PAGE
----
At least in LX and EX trims this is a jump-in-and-go kind of ride. No fumbling about looking for where to put the key (or a start button), a one-touch tilt-and-telescope function to put the wheel where you want it, and generally intuitive controls; for example, the intermittent wiper settings are defined by the number of raindrops to match precipitation to wiper speed. Stability system and park sensor (Touring) defeat switches are to the left of the driver so hooligans bent on embarrassing mom won't turn them off at an inconvenient moment.

Gauges appear as a clear overlay with black markings floating above a white background and red needles swinging between the layers. A foot-operated parking brake rides above a good dead pedal to rest your left foot on without pointing toes, and the shifter is next to the wheel on the left side of the central control area.

On most Pilots this area features an info display at the top for miscellaneous data, silver-trimmed audio controls, black-framed climate controls, a box-shaped bin at the bottom and an omnidirectional vent on either side. On models with navigation it gets busier and ventures beyond that jump-in-and-go realm that frequently accompanies audio-video store showrooms on wheels.

At the top is a shaded navigation screen for the system that operates with voice recognition and delivers electronic breadcrumbs to retrace your off-road route back to pavement. Below that are a slim display for temperature data, the audio and climate controls, seat heat switches, a much smaller MP3-player size bin, and the interface jog dial for the navigation system.

That controller works like many, with a central function knob that moves in almost any direction to work through menus and lists. It's neither as infuriating as some systems nor as easy as the best, and some of the six hard keys surrounding it were difficult to read in daylight with or without sunglasses, polarized or plain. Altogether there are about 50 buttons and switches in the center stack and another 13 (plus horn) on the steering wheel, so some familiarization is in order.

Above the glovebox is a segmented tray; the glovebox is deep but the door drops with surprising weight so keep knees clear; each door has two pockets in it as well, and it seems every bin/cubby/box has a rubberized floor to minimize noise and sliding contents. The center console could conceal an ultra-portable notebook or small purse if you configure it properly.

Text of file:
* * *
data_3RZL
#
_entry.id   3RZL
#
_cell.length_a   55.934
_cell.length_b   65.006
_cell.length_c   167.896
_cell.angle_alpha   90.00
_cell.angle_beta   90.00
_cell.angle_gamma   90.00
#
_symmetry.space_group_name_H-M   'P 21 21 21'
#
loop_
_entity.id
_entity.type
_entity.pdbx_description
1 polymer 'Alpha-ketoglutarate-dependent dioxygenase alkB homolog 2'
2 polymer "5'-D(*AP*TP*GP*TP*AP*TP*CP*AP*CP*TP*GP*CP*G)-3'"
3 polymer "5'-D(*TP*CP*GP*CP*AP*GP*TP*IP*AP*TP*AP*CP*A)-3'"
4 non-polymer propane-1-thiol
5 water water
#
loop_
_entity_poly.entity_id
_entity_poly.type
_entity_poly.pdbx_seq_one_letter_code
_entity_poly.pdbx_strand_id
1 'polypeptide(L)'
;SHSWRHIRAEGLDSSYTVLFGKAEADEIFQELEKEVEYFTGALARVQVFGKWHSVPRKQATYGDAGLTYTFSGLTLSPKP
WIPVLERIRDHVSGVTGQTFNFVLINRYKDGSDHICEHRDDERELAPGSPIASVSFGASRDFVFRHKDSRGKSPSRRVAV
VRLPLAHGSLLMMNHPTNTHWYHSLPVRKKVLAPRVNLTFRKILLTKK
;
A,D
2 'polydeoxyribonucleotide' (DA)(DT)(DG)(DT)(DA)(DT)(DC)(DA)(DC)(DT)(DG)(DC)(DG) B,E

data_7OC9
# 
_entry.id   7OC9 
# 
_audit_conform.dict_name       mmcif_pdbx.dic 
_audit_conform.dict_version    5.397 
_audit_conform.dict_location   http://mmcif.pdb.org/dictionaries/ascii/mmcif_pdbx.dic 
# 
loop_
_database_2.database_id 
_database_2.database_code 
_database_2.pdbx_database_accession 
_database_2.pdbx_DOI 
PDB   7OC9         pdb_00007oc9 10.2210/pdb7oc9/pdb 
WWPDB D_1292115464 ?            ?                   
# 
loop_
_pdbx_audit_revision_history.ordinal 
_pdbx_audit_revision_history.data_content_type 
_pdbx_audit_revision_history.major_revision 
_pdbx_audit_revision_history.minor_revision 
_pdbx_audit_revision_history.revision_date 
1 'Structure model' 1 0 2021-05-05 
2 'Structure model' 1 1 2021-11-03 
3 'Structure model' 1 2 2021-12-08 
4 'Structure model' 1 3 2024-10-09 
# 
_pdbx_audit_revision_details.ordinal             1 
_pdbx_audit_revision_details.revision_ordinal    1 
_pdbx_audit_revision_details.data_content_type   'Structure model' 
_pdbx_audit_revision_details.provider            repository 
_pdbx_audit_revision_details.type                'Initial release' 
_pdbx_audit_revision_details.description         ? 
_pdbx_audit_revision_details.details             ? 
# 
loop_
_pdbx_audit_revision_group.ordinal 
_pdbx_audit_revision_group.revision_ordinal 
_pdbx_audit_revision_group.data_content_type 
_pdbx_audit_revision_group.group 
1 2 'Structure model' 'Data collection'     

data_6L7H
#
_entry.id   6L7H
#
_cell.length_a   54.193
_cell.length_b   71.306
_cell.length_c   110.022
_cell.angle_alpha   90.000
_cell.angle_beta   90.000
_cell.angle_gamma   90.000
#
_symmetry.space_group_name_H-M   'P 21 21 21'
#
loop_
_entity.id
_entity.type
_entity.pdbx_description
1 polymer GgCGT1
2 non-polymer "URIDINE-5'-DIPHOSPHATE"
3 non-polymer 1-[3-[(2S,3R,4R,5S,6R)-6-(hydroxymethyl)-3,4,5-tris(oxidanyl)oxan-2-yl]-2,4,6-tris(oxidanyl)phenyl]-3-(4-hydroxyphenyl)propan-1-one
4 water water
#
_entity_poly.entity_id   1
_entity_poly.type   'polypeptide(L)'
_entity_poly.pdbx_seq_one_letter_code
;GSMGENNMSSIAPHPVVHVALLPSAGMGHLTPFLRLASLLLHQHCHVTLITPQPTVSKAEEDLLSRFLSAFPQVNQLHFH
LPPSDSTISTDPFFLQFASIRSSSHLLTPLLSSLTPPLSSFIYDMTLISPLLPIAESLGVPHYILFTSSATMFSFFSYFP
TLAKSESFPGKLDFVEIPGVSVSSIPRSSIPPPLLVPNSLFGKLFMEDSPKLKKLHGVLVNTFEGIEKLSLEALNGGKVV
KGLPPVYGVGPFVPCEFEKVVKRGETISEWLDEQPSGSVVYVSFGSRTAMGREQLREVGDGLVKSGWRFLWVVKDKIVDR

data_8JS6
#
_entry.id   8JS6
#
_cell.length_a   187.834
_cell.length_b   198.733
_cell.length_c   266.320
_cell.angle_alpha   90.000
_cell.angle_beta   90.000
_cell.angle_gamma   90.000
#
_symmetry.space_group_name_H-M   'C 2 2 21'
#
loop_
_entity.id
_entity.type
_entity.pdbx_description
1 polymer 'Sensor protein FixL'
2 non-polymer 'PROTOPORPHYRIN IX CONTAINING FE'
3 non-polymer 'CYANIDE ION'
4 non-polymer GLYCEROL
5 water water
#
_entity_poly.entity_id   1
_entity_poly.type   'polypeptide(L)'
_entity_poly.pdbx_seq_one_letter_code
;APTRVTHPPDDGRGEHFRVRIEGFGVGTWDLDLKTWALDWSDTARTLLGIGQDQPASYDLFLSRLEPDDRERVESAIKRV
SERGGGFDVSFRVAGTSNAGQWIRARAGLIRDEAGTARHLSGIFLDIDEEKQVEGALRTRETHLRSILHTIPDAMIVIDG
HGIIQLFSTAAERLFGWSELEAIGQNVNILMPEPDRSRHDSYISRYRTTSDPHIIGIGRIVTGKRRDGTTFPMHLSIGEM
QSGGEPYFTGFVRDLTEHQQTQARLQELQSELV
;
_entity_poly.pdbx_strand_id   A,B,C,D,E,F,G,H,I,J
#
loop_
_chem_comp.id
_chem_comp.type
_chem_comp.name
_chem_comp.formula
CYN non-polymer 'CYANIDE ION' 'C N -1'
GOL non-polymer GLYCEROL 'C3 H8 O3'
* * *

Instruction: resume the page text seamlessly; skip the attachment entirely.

Pilot pilots will find the cowl line higher than usual for Honda vehicles but the view out remains good, the style lines in the hood somewhat helpful at defining the sides of the car in motion. With rear pillars too far away to be impediments, center rear shoulder belts and headrests stowed until needed, and good rear-wiper coverage, seeing out of a Pilot is a non-issue. The premium models have a wide-angle mirror above the rearview mirror for keeping an eye on the passengers, but some lighter-colored dashboard edges make a minor-nuisance reflection in the side window glass by the mirrors.

The cargo area has as assortment of tie-down points and bag hooks. The cargo floor can be flipped up and latched against the third-row seatback, and the net inside it attached at the side, for a carrying basket/shelf capable of holding 22 pounds. This net is a few inches below the hatch-glass windowline, and since that opens separately, small items can be loaded through the window opening without lifting the entire hatch. Below the cargo floor is more storage area but it is flat to be useful for carrying heavier objects when the net is deployed. There is also a compartment on the driver's side big enough to hold small service parts and a one-gallon jug for windshield washer refills or whatever.

There is perhaps no better demonstration of packaging efficiency than folding all the back seats flat and laying a 4x8-foot sheet of plywood, which is more than half as long as the whole car, flat on the floor, closing the hatch, and driving off with it completely out of the weather.